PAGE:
TWQ: The Coming Food Coups - Winter 2009
January 1, 2009
The doubling of grain prices over the past two years has already set off violent protests in over 30 developing countries and led to the overthrow of the Haitian prime minister Jacques Edouard Alexis. Even though the media has provided extensive coverage and analysis of the causes of the increase in food prices, the potential political and security consequences have been given little attention. All food crises do not become famines, but the dynamics of rapid food price increases show many of the same characteristics of famines in their early stages. Though it is unlikely that famine will sweep across the globe, causing revolution, upheaval, and mass starvation, the consequences of the increase in food prices since 2004 could still be dire if prices continue to increase and a severe worldwide recession drastically reduces family income in poor countries.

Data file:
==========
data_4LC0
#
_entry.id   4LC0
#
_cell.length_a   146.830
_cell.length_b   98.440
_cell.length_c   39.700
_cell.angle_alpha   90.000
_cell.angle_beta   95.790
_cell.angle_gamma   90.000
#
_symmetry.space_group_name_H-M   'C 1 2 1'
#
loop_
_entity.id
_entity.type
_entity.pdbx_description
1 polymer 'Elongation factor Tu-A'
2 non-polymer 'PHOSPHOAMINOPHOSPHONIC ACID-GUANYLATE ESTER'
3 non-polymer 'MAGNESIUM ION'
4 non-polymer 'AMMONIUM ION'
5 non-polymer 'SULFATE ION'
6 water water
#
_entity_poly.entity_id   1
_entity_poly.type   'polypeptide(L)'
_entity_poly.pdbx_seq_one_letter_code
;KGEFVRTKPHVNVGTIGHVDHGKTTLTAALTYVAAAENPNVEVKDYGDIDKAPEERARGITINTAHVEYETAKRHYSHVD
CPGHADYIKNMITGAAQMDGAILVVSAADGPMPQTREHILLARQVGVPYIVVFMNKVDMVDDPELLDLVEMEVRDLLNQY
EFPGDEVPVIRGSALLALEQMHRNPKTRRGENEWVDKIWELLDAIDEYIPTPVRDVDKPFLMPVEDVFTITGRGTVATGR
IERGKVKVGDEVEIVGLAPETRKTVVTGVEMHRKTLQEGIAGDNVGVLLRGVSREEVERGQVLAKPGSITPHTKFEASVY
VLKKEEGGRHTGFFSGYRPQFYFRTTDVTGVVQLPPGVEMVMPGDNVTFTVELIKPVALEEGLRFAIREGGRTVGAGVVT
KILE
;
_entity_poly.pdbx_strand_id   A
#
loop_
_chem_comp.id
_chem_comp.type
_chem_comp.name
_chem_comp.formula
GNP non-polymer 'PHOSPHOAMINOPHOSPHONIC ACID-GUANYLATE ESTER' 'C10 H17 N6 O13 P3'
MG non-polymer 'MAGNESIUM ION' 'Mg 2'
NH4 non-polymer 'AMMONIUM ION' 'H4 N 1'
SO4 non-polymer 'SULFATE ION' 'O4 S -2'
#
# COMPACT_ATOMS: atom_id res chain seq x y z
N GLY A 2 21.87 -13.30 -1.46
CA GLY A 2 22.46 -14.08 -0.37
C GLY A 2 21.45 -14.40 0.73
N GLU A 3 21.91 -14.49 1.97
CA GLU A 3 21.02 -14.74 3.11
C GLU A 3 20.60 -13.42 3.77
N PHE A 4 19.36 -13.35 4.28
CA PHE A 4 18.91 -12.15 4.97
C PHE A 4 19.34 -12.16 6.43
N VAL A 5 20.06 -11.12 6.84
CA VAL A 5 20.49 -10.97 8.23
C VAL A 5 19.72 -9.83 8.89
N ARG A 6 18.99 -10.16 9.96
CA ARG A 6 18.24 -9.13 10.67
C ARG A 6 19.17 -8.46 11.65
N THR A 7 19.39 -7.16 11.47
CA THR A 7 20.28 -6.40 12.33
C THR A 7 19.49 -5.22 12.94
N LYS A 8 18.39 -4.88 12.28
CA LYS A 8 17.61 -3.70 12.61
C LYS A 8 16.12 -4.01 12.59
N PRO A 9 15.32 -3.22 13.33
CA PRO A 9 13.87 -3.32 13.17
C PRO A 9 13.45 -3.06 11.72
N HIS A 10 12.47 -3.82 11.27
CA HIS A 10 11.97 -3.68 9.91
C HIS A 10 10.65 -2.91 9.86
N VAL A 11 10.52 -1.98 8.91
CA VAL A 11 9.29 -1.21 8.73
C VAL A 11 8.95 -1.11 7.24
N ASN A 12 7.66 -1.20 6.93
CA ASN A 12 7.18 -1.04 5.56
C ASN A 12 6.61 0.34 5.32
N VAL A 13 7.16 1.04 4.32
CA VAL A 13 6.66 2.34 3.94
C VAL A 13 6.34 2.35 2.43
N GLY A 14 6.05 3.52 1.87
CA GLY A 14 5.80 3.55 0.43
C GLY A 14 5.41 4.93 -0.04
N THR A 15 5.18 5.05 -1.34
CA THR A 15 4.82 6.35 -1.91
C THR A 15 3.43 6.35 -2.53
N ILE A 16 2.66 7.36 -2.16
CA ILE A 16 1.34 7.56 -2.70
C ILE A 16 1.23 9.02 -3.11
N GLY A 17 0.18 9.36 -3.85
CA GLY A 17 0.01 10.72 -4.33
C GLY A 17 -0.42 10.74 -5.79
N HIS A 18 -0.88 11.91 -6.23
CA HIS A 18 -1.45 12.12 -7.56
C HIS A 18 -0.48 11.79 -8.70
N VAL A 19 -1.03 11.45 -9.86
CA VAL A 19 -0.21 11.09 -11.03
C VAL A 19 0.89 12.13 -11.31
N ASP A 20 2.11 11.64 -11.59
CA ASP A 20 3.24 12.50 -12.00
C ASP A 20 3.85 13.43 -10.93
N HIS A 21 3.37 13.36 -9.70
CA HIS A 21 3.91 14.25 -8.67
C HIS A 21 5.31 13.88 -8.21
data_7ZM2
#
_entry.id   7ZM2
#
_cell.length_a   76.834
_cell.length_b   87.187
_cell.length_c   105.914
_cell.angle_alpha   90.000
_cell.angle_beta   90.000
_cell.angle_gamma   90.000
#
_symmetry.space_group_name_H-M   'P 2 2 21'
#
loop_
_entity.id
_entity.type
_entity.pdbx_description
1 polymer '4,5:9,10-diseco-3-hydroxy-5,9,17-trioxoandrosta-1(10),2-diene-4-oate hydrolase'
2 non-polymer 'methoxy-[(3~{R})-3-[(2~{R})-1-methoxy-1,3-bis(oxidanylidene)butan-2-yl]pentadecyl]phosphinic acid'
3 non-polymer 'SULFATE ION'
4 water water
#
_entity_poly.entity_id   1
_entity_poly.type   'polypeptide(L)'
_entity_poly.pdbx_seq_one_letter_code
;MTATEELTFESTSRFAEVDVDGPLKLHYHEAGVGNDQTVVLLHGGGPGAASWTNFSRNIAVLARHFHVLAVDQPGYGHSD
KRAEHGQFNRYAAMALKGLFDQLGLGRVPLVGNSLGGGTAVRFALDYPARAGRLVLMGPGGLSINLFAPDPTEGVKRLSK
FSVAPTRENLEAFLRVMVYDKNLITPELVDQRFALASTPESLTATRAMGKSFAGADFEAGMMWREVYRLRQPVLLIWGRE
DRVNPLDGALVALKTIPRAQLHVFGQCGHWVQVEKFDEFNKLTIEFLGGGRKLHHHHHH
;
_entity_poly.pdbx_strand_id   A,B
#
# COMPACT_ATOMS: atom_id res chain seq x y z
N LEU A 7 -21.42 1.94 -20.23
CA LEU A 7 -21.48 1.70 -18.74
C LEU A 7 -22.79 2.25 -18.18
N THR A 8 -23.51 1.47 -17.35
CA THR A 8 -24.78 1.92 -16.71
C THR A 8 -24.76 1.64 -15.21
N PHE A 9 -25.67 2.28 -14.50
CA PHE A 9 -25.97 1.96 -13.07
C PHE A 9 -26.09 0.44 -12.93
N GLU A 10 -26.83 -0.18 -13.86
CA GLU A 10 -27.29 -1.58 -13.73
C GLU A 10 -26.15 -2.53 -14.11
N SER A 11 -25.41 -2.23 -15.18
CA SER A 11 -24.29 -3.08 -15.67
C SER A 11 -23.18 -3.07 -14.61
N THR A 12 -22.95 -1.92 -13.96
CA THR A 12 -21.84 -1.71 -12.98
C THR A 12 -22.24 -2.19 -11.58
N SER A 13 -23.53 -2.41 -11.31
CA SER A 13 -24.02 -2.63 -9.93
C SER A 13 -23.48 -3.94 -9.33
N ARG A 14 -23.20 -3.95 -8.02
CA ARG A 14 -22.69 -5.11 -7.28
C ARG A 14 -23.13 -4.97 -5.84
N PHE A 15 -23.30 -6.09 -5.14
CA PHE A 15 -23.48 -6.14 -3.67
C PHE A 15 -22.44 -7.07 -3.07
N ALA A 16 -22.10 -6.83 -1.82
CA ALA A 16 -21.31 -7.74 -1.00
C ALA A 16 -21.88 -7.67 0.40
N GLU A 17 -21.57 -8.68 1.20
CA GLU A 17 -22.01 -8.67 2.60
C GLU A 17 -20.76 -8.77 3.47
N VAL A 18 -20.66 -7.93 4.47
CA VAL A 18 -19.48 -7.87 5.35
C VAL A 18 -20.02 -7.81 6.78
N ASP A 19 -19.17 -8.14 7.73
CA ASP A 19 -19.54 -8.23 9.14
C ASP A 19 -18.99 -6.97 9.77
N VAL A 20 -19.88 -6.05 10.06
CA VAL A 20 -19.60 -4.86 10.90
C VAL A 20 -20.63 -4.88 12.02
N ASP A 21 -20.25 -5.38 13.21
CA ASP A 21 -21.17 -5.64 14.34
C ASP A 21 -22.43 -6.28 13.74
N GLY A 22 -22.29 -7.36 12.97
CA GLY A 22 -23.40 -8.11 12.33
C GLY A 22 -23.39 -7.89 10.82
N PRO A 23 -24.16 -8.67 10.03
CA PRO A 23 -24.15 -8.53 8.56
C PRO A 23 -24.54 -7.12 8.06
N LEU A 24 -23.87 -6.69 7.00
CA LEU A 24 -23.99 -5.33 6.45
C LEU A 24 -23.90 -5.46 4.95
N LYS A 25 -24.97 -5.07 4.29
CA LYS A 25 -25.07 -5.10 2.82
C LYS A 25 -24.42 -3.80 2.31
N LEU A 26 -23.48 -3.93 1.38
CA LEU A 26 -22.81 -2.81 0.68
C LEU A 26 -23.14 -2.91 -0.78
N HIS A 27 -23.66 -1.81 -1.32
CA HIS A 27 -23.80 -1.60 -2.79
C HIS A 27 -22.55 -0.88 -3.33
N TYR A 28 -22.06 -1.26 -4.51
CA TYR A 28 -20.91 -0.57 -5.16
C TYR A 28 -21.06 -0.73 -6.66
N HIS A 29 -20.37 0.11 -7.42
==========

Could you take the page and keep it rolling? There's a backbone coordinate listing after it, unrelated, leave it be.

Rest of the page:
The term “crisis” is not, and should not be, used to describe recent price increases because such terminology only encourages doomsday visions in Washington and other capitals, which can lead to unwise policy responses. Policymakers need to be equipped with an analytical framework that can be used to minimize the humanitarian, political, and security consequences of the recent hike in prices. Famine theory—a body of knowledge about the microeconomic dynamics of famines, the vulnerability of people to food price shocks, and the common patterns of behavior people use to try to survive in different stages of the famine—can provide a foundation for such a framework. Historically, the political consequences of famine have been manifested through a country’s political system. The political and security consequences of current price increases can be analyzed through a framework based on traditional famine theory so that donor governments will be better equipped to identify the gravest potential risks in countries with different political systems–varying from failed to totalitarian states–and implement effective policy responses.